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Thérèse Brady Library News Vol. 2 Is. 1 Jan/Feb 2011
Palliative Care The December issue of Annals of Emergency Medicine spotlights the meeting point of acute care and palliative medicine in emergency admissions. In ‘Palliative care in the emergency department’ Joanne Kenen indicates that with the majority of patients presenting in emergency departments having chronic long term illnesses like dementia, there is an increasing need for palliative care training in the emergency medical environment. The impact of working with dying patients is examined in the December edition of the Canadian Medical Association Journal. Shane Sinclair’s article ‘Impact of death and dying on the personal lives and practices of palliative and hospice care professionals’ surveyed palliative and hospice care professionals on their exposure to death and dying. Respondents indicated that, far from fostering a negative personal outlook on death, their work afforded a unique and positive opportunity to learn from terminal patients and gain meaning in their own lives.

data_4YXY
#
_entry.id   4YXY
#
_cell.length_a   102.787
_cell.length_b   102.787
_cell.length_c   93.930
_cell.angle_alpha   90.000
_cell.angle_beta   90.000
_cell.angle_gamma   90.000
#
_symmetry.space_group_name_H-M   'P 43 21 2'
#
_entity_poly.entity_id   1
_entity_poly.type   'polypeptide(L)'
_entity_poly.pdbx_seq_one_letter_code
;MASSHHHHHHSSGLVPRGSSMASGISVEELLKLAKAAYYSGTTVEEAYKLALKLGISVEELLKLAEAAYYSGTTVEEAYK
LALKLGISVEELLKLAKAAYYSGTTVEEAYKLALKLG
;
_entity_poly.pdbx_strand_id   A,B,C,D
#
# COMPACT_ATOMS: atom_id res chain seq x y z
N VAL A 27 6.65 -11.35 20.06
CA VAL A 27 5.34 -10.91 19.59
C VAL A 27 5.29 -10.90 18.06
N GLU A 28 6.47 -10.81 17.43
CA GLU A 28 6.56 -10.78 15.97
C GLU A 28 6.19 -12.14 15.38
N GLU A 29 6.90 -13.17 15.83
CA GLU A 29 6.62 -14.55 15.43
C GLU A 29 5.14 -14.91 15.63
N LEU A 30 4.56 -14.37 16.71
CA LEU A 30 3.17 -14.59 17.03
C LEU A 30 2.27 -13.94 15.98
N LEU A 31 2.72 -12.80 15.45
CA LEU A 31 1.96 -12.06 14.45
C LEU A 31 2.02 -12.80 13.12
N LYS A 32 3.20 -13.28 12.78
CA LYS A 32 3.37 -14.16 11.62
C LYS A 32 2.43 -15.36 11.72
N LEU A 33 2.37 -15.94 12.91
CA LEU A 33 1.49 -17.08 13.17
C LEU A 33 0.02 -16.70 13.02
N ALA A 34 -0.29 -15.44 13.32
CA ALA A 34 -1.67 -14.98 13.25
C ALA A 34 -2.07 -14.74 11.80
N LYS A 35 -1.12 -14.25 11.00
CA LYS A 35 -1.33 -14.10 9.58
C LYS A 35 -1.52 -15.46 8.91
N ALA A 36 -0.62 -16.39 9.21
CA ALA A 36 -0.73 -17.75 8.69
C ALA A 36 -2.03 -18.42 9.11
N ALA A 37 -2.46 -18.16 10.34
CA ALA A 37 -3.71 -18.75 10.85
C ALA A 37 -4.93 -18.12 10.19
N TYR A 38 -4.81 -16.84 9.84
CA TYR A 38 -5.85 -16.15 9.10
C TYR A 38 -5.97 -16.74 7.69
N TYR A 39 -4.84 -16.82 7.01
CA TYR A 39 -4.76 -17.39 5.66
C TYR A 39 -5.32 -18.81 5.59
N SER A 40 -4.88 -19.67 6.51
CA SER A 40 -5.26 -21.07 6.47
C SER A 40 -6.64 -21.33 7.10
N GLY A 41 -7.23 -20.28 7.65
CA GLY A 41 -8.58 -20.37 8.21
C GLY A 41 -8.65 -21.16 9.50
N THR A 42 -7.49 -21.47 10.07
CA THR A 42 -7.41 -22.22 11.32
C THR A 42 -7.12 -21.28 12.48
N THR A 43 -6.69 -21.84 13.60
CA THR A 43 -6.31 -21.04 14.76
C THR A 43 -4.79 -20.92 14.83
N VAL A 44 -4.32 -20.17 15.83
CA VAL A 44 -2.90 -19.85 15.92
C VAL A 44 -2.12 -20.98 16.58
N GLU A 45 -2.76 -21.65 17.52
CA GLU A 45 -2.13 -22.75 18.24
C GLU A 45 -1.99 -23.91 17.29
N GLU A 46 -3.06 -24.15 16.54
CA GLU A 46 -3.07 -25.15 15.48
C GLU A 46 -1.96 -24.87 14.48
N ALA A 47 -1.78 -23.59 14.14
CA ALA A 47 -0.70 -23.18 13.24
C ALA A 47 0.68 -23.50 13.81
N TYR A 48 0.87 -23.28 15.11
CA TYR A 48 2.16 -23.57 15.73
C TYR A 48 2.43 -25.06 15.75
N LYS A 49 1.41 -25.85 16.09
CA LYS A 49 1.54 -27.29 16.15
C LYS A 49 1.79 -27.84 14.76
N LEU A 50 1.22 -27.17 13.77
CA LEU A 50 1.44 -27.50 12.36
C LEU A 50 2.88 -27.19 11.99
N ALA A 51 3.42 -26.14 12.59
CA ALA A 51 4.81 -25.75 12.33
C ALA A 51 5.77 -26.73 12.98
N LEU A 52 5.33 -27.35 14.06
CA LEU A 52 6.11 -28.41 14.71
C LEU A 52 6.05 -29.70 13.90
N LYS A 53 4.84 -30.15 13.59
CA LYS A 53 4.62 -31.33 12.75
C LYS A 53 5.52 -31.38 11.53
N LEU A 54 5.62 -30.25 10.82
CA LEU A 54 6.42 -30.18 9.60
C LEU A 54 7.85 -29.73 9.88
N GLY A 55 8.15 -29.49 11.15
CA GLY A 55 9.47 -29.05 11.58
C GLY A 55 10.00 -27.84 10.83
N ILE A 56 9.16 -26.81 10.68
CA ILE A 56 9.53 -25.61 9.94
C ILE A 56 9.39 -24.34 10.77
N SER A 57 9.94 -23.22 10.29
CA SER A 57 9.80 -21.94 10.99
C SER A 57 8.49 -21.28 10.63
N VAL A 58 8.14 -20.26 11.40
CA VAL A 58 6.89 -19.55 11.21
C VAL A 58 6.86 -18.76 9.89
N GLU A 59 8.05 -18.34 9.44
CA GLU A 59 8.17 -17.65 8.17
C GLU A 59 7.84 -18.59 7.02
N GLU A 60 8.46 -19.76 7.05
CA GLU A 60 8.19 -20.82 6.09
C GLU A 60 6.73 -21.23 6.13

Reviews An overview of selected articles and publications in bereavement palliative care, hospice and end of life care research All featured articles are available on
request from the Therese Brady
In their editorial entitled ‘As it is at the end so it is at the beginning; legal challenges and new horizons for medicalised death and dying’ from the December edition of Medical Law Review Biggs and Ost indicate that a paradigm shift in legislation regarding death and dying is underway. Ethical, political and legal debates on Endoflife care are becoming increasingly entwined and as they argue, potentially complicating issues further. However, despite the law relating to death and dying having been poised on the verge of change for some time the general trend from a medical, ethical and legal perspective appears to be a slow transitioning toward a model of care more closely aligned to patient preference.